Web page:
I hope other sites also think about this situation, though. And that was the real goal of my post. I keep hoping we can learn from each other’s missteps. Hopefully you, and other folks that maintain well-known websites, will give a little thought to how you plan to respond to something going wrong. You are on twitter enough that I would expect to see an announcement there if the Anime Instrumentality domain name was hijacked for example.

  2. Dennis Says:

    First of all Tokyo Toshokan is not a torrent tracker. It is merely a torrent indexer – it aggregates lists of torrents that are tracked elsewhere. A large proportion of the files indexed at tokyotosho, but not all, are tracked by
    Looking at new submissions there is a reasonable substitute.

    A great deal of the anime fan and fansub activity happens on IRC – #tokyotosho on has been active throughout the outage, and Edward_K, the owner of the site often speaks there and listens to suggestions. A suggestion made while I was lurking there lead to the creation of, which has been providing status information since its creation. Regulars on the IRC channel joke that he only time there’s any activity there is during outages, so Edward pulls the plug when he gets lonely. Learning to use IRC is useful if you like the fansubs – as the other technologies change and shift, it’s been fairly constant.

    The “online anime viewing culture” isn’t fragile at all – you’re just not looking for it in the right place.

    • Joojoobees Says:

      Point taken about the distinction between “tracker” and “indexer”, but actually my point wasn’t about not being able to access anime torrents as much as pointing out that there is something that non-professional online services can do about situations like this. They can make and execute plans for resilience. Specifically they can have a plan for how they are going to communicate with the users of their service.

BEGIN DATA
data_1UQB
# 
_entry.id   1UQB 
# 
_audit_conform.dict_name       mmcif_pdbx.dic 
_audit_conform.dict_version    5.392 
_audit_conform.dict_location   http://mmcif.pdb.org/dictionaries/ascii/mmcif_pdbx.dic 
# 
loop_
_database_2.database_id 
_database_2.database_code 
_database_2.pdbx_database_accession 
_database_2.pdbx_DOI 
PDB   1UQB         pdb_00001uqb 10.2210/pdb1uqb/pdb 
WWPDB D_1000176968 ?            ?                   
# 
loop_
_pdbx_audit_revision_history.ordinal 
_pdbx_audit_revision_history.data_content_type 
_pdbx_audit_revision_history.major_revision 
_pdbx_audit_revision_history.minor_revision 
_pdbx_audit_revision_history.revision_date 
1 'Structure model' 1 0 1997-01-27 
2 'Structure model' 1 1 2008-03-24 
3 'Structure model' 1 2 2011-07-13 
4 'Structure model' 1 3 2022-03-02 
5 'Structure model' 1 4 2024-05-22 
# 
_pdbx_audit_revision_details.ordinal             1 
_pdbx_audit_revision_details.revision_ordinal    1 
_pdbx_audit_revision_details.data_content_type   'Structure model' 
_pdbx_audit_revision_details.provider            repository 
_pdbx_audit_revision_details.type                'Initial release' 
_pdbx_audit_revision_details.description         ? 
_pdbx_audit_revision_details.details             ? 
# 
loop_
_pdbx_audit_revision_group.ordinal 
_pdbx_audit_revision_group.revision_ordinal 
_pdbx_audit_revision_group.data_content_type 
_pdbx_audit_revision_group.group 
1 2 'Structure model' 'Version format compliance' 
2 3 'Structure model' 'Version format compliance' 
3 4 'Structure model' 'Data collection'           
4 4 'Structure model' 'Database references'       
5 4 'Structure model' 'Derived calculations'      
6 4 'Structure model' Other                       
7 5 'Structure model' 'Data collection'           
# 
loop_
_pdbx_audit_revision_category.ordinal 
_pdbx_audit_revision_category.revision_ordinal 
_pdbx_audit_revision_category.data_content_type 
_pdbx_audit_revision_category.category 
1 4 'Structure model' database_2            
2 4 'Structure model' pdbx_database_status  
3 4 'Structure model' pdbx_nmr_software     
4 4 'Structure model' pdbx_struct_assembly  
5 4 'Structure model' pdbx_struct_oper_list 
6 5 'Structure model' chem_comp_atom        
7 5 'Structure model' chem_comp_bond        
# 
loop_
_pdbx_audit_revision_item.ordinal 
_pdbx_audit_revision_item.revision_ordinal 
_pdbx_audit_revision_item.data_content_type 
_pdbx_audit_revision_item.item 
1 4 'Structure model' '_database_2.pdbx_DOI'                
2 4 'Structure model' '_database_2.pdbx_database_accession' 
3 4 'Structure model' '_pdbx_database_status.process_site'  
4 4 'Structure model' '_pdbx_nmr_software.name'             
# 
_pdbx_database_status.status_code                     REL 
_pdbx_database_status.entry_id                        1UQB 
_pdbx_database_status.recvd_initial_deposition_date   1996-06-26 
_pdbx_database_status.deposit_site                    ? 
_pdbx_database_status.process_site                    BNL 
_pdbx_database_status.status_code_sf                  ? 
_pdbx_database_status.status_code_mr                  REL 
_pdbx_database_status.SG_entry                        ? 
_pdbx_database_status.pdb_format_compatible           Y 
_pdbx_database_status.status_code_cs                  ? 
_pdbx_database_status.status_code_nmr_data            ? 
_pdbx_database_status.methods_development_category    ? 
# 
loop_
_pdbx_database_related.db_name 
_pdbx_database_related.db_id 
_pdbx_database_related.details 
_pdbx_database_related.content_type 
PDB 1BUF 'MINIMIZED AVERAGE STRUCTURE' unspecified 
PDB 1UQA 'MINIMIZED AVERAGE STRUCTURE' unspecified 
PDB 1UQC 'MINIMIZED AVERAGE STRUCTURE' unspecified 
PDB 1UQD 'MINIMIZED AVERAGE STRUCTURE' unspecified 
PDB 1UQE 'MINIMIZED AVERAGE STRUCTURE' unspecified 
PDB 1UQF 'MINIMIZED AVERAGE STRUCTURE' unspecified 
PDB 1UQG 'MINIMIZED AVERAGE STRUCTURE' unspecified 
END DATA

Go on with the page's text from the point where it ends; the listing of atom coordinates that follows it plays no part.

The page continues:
It sounds like TokyoTosho’s plan is to hang out on IRC. The weakness of that plan is, of course, that doing a google search for “tokyotosho down” will get you a result saying they are “back online” (from a previous outage). There is no mention about the current situation. Twitter would be a very useful way to communicate their status, since it is asynchronous — they don’t have to respond to every individual request for information, and it is also indexed.

      I thank you, however, for your comment. The information you provided here is about as much as is available anywhere at the moment.

  3. estella87 Says:

    When I google tokyotosho I get the usual results (the tracker’s website, pages like yours asking what’s going on, etc.) but also a notice from the US Digital Millennium Copyright Act, saying that 1 search result has been removed due to a complaint. No idea if this notice has anything to do with the actual tokyo toshokan website/torrent tracker or not, but who knows these days?

    • Joojoobees Says:

      Yeah, I noticed several of those as well. I then pursued it further, and saw that there was no “take down notice” behind the first one. That’s where I stopped, because (as you say) who knows what that means. It did raise questions in my mind about what happened, though. In the end it seems to have nothing to do with the most recent incident.